Teddy here. A look at recent Quebec polls gave me an idea. The current polls looked good to me to do a simple projection.
Projections, the way I do them (and I do note that I got closer to anyone else - seat by seat - in the last federal election) uses a ratio method. While I have difficulty explaining this, it is shockingly simple to do.
First, I "rounded" the polls to make the projection as easy as possible. Here are the numbers I've used.
PLQ - 31.6%
PQ - 26.4%
ADQ - 16.3%
QS - 11.4%
PV - 4.4%
There is a reason that I've used these specific numbers. They are easy to use in a ratio. For the PLQ and PQ, this is .75 This means that I am presuming each party will lose one quarter of it's vote in each and every riding.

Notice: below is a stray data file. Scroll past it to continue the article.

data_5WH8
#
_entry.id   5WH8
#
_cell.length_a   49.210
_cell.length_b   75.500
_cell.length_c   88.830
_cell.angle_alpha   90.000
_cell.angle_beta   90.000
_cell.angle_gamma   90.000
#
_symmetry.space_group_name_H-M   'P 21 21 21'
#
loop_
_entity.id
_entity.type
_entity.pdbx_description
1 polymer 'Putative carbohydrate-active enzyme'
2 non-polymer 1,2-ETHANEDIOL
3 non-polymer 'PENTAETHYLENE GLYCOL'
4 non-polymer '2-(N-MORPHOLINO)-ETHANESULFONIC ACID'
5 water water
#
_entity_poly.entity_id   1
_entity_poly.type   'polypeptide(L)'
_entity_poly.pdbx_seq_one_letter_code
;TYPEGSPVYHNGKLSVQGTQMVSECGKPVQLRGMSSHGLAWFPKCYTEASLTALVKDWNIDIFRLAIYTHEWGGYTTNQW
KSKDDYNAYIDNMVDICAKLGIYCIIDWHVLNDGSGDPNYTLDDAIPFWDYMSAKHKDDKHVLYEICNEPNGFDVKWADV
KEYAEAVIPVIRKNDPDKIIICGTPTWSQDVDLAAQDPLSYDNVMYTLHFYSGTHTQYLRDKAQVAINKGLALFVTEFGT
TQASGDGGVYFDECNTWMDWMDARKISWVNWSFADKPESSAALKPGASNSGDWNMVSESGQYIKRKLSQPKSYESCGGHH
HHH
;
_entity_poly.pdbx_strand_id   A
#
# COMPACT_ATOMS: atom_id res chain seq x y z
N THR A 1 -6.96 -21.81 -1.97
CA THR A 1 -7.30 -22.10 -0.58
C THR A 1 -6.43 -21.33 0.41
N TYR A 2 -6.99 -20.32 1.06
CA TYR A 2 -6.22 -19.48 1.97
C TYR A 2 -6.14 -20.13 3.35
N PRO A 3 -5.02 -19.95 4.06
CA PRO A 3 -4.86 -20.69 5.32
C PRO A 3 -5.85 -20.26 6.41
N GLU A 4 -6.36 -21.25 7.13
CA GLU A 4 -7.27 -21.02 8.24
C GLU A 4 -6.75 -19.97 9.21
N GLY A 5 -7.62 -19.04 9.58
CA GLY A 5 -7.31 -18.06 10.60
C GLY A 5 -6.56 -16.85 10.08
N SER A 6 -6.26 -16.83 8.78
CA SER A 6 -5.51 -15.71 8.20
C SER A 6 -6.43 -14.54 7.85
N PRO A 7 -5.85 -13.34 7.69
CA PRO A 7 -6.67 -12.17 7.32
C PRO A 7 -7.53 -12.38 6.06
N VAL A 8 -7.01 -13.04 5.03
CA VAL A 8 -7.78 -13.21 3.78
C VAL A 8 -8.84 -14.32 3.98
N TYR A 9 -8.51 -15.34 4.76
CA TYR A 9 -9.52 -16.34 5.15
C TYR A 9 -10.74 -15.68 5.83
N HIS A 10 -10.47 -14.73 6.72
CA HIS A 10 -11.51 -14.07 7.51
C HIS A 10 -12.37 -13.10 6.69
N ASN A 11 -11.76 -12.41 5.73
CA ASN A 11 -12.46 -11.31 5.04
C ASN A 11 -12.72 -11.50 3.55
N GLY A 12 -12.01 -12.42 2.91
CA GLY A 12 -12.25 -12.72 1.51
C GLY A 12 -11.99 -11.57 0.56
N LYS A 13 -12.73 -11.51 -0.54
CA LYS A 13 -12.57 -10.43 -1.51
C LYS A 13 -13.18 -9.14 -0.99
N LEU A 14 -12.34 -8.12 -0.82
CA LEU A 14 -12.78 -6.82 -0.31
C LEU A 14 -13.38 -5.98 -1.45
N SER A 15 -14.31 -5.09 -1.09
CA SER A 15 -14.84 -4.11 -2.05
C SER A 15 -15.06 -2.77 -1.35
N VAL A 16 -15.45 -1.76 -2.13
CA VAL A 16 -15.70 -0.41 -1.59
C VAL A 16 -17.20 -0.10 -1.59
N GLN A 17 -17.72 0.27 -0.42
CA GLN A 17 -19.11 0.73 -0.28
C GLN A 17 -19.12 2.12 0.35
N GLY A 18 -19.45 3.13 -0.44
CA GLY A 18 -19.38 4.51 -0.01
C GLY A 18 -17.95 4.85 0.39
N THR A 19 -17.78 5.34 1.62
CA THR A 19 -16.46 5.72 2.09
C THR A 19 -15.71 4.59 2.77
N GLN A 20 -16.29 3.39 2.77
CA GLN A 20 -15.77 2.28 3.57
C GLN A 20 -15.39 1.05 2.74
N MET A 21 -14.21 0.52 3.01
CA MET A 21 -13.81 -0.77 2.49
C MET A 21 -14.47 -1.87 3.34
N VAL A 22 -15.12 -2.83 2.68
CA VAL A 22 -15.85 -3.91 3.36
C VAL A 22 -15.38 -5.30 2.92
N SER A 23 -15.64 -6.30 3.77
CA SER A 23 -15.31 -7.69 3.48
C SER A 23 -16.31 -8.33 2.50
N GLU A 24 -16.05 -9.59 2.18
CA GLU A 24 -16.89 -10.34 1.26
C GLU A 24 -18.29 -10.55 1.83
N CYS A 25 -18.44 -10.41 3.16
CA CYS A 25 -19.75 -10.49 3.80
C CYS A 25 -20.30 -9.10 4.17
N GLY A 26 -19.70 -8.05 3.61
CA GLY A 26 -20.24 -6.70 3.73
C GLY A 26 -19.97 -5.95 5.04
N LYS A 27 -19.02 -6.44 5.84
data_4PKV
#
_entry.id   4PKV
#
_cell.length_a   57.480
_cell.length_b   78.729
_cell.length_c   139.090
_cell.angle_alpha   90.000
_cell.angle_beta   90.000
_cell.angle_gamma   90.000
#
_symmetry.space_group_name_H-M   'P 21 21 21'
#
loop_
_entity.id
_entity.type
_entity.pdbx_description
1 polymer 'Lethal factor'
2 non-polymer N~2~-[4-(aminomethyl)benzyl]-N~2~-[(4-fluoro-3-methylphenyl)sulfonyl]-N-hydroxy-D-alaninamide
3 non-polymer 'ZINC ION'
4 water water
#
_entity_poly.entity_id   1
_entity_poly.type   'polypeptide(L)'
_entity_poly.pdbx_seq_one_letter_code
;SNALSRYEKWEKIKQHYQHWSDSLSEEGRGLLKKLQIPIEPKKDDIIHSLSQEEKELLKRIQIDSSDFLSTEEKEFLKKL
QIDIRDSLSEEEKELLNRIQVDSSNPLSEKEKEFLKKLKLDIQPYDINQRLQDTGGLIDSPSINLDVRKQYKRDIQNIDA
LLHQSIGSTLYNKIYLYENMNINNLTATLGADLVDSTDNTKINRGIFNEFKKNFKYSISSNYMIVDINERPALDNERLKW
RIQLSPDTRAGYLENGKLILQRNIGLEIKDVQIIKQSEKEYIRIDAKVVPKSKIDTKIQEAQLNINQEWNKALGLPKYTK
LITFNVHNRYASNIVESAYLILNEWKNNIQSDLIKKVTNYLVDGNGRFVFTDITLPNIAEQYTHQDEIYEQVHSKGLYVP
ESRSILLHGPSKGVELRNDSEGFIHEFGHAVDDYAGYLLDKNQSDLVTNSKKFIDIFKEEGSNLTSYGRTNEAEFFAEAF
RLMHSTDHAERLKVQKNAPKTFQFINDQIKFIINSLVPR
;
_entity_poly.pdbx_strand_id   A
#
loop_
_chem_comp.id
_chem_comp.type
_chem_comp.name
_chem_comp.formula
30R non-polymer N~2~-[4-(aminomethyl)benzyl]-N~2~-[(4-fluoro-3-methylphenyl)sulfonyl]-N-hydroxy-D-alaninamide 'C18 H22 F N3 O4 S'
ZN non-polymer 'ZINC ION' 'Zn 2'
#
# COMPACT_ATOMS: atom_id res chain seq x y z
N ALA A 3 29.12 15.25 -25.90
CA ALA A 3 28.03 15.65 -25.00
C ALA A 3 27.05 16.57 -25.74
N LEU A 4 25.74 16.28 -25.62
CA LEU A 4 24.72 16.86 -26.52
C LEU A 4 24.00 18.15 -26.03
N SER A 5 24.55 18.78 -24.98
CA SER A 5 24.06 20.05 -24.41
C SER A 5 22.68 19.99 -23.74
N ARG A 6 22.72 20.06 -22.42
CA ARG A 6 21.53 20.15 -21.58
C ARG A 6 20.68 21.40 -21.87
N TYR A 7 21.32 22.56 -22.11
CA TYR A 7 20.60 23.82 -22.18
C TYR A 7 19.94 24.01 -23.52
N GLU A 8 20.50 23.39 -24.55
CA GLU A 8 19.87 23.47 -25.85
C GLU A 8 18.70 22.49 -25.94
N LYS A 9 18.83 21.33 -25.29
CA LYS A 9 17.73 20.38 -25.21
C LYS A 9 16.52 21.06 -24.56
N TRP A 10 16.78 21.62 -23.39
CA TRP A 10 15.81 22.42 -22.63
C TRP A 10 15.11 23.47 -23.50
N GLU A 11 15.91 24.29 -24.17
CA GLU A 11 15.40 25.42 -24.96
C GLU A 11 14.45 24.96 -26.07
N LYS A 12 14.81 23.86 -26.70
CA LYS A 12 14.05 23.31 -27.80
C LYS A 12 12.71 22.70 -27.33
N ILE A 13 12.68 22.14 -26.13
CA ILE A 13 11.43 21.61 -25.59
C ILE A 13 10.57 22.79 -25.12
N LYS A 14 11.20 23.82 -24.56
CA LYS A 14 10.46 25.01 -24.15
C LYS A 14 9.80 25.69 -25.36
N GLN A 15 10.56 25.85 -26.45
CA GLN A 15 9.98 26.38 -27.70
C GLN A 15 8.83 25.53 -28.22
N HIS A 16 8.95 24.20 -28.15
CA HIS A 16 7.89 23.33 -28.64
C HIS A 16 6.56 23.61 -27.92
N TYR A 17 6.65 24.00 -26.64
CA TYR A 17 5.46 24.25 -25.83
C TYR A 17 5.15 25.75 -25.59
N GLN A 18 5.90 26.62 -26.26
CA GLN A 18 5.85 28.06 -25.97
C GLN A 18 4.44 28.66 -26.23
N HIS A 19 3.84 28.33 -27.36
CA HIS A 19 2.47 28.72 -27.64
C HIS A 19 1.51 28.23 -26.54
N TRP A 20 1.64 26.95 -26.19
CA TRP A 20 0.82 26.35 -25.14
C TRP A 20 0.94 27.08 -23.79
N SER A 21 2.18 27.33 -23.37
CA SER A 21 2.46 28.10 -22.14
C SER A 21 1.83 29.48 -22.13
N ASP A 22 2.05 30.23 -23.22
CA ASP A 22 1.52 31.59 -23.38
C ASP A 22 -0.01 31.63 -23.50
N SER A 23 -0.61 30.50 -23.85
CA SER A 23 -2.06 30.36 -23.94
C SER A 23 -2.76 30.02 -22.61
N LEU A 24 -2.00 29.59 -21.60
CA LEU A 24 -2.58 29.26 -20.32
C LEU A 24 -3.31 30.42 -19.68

The ADQ is stable. The QS is up threefold, while the Greens have doubled. Going riding by riding, I get these results, and, I've provided some examples.
The QS is sitting at 2,963, and the PLQ at 9,769. The PLQ is reduced by one quarter to 7,327 while the QS gets three times it's vote and rises to 8,889 thus taking the seat.
With the PQ at 9,135 and the QS at 3,009, is is clear the QS can win easily using these mathematical estimations.
The ADQ here is at 9,388 and will remain stable. The PLQ is at 11,055 and loses a quarter of their vote, resulting in a new total of 8,291
The ADQ is the big winner, gaining seats the PLQ and PQ no longer have the strength to hold on to.
PLQ - 60
PQ - 47
ADQ - 14
QS - 4
The great thing about these projections is that those of us with math talents, can usually eyeball the results. We can easily half or double numbers in our heads. While the accuracy of such "quick" projections might not be 100% reliable, they are certainly closer than anything you could get, and faster as well, than any other "simple" method.